Malware analysis is the process of examining and studying malicious software to understand its functionality, behaviour, and potential impact. Malware analysts use various techniques and tools to reverse-engineer malware, extract its code, analyse its behaviour in controlled environments (such as sandboxes), and identify its capabilities, infection vectors, or communication mechanisms. Malware analysis helps security professionals develop effective countermeasures, detect new malware variants, and improve incident response and mitigation strategies.

Malware Sandboxing
Malware sandboxing is a technique used to execute potentially malicious software or code within a controlled and isolated environment, called a sandbox. Sandboxing allows security analysts to observe the behaviour and actions of malware without exposing the underlying system or network to its potential risks. By running malware in a controlled environment, analysts can monitor its activities, track its network connections, and capture its actions to understand its behaviour, identify its capabilities, and develop appropriate countermeasures.

Man-In-The-Middle (MITM) Attack
A man-in-the-middle (MITM) attack is a type of attack where an attacker secretly intercepts and possibly modifies communication between two parties who believe they are directly communicating with each other. The attacker positions themselves between the two parties and can intercept, eavesdrop on, or alter the information being exchanged. MitM attacks can occur in various scenarios, such as on unsecured public Wi-Fi networks, compromised network infrastructure, or through the use of malicious software. MitM attacks can lead to the theft of sensitive information, unauthorised access, or the injection of malicious content.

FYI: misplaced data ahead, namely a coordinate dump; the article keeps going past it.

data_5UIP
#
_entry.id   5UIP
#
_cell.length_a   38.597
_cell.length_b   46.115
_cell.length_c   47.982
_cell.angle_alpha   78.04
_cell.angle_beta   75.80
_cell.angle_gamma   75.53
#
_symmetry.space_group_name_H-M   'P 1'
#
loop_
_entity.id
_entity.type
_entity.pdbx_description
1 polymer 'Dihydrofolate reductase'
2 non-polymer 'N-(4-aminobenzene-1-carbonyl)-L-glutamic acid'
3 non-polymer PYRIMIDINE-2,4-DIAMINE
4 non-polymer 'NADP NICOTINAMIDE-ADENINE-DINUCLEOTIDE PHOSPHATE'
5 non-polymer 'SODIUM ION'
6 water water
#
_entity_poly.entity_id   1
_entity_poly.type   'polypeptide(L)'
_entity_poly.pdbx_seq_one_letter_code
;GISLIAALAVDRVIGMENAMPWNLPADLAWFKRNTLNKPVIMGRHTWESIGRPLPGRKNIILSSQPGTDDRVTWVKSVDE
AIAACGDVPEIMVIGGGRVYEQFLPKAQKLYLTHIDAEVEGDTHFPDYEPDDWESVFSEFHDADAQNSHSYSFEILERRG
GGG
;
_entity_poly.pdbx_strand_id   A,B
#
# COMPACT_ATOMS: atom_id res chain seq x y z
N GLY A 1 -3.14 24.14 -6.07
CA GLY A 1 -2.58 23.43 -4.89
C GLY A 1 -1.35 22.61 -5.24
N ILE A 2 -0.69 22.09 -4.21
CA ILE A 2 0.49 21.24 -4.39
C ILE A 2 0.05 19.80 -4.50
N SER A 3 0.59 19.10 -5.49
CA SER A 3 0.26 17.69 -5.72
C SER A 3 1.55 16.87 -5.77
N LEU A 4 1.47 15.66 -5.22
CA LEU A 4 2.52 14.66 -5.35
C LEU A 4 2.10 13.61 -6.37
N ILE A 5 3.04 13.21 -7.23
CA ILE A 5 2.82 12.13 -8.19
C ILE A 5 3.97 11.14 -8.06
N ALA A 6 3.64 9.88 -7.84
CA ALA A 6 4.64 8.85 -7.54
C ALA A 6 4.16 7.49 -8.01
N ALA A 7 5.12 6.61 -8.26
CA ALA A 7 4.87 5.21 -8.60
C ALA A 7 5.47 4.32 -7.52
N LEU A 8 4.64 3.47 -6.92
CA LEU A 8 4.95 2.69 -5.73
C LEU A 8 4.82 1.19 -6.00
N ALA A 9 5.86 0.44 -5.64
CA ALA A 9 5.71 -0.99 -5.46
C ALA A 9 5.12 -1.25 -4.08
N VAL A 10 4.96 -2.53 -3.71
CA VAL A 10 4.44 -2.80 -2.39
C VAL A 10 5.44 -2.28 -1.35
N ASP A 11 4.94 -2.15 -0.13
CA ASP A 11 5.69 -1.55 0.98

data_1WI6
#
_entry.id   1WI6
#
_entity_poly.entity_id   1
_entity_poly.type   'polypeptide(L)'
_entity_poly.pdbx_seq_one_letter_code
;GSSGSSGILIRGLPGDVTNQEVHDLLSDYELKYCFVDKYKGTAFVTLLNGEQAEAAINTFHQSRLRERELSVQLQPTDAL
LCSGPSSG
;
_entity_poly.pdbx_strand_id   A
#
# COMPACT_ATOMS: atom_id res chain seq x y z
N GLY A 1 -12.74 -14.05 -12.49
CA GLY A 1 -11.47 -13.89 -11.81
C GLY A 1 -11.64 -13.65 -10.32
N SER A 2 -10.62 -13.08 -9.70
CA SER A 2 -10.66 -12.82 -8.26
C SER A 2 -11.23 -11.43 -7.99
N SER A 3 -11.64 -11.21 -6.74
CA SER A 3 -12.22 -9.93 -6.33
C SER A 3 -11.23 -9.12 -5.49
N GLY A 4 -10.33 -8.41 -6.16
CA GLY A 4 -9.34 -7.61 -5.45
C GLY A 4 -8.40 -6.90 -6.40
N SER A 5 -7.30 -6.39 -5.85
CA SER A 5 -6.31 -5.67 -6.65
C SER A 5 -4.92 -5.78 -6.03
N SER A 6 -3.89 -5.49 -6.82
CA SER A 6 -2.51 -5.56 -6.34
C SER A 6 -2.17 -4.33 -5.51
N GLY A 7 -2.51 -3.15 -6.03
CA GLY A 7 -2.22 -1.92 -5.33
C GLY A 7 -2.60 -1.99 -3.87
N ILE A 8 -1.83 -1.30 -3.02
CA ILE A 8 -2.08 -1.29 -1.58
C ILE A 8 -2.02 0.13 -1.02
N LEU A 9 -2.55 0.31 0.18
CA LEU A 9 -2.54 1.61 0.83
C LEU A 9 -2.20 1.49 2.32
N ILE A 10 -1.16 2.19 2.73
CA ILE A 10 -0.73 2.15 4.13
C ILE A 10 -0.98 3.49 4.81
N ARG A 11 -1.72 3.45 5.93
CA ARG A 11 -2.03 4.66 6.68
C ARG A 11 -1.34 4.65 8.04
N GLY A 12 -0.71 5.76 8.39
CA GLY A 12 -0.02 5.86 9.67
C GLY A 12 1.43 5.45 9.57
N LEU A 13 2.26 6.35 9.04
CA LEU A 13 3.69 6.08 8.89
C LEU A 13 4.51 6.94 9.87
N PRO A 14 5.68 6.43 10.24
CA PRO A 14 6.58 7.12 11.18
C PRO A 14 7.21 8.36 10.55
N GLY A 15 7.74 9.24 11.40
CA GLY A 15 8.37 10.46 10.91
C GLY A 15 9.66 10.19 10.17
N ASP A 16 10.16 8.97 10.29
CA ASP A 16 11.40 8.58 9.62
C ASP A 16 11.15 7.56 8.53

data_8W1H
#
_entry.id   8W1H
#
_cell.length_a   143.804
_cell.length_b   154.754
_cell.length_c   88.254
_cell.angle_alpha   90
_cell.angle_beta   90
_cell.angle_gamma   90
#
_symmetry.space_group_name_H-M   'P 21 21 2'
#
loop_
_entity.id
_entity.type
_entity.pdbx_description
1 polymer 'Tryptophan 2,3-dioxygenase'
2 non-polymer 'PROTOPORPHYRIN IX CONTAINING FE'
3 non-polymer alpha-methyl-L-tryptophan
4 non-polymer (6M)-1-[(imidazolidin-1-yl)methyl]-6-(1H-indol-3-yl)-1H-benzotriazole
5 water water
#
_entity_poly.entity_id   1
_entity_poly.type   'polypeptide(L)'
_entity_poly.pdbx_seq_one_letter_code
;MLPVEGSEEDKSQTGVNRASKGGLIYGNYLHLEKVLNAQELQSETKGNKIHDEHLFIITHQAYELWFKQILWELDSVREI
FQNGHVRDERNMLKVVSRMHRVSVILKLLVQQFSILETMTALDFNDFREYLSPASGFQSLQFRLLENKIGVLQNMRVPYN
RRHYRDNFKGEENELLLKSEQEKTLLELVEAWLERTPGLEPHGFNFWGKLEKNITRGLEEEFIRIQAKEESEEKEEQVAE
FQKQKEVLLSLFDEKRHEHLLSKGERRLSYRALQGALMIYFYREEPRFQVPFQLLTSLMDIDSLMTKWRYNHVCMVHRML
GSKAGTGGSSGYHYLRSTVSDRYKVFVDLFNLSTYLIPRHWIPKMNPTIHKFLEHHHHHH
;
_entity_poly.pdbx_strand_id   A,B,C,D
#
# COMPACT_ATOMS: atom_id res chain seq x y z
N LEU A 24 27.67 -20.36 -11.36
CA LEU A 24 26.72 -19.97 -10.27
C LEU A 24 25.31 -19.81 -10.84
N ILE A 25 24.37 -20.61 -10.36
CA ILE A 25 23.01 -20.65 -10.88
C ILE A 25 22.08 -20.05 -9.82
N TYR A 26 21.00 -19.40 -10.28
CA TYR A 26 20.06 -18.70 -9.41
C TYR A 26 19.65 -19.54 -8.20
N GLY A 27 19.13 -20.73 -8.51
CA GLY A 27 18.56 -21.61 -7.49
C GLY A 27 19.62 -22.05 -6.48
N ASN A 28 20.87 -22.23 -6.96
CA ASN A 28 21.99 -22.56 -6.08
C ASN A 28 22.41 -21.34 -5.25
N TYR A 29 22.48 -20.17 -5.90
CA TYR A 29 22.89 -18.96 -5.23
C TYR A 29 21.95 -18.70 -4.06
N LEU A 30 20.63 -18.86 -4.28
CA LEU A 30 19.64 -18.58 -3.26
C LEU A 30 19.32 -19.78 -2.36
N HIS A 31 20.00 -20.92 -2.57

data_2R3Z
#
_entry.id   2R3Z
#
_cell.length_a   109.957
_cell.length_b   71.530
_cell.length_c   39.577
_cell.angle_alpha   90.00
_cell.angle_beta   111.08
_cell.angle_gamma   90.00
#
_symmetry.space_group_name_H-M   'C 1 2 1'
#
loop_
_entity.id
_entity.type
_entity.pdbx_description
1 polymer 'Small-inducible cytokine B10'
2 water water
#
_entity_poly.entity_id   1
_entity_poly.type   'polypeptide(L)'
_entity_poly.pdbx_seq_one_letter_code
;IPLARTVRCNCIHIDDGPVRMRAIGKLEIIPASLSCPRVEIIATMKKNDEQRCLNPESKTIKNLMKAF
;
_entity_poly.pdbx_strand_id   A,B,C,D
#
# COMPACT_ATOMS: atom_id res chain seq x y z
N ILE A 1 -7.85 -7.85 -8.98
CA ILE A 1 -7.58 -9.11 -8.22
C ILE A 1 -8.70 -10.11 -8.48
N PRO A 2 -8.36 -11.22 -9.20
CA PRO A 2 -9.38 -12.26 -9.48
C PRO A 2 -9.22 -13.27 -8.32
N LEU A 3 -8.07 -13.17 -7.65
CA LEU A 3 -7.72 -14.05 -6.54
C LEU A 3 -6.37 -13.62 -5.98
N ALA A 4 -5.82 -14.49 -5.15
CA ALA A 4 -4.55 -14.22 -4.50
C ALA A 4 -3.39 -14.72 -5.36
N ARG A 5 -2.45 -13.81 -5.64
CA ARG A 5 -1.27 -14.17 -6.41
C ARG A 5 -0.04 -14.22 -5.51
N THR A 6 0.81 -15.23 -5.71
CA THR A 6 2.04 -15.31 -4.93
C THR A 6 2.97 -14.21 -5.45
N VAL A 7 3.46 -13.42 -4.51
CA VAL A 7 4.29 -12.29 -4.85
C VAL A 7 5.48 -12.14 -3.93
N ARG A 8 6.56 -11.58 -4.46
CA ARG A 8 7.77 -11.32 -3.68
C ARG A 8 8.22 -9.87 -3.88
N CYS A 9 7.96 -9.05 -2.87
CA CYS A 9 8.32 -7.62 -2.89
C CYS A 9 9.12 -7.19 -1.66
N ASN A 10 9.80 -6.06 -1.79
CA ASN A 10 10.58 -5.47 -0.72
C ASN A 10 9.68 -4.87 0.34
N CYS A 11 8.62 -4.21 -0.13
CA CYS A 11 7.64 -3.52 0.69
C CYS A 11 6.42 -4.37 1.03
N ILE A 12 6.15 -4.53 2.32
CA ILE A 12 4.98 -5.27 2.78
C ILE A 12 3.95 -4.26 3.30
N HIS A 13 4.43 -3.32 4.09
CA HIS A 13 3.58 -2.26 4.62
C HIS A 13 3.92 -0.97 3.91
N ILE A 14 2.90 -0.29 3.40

Markov Decision Processes (MDPs)
A mathematical framework used for modeling decision-making problems involving sequential actions and uncertain outcomes. MDPs are employed in reinforcement learning to formulate and solve optimization problems in dynamic environments.

Mobile Device Management (MDM)
Mobile device management (MDM) is a comprehensive approach to managing and securing mobile devices, such as smartphones, tablets, or laptops, within an organisation's network or infrastructure. MDM solutions provide centralized control and administration of mobile devices, allowing organisations to enforce security policies, configure settings, deploy applications, and remotely manage and monitor devices. MDM helps protect sensitive data, enforce security controls, and ensure compliance with organisational policies on mobile devices used within the enterprise.

Multi-Factor Authentication (MFA)
Multi-factor authentication (MFA), also known as two-factor authentication (2FA) or multi-step verification, is a security mechanism that requires users to provide multiple forms of identification or verification to gain access to a system, application, or data. MFA combines different factors, such as something the user knows (e.g., a password), something the user possesses (e.g., a physical token or mobile device), or something inherent to the user (e.g., biometric data). MFA adds an additional layer of security beyond traditional username and password authentication, mitigating the risks of password-based attacks and unauthorised access.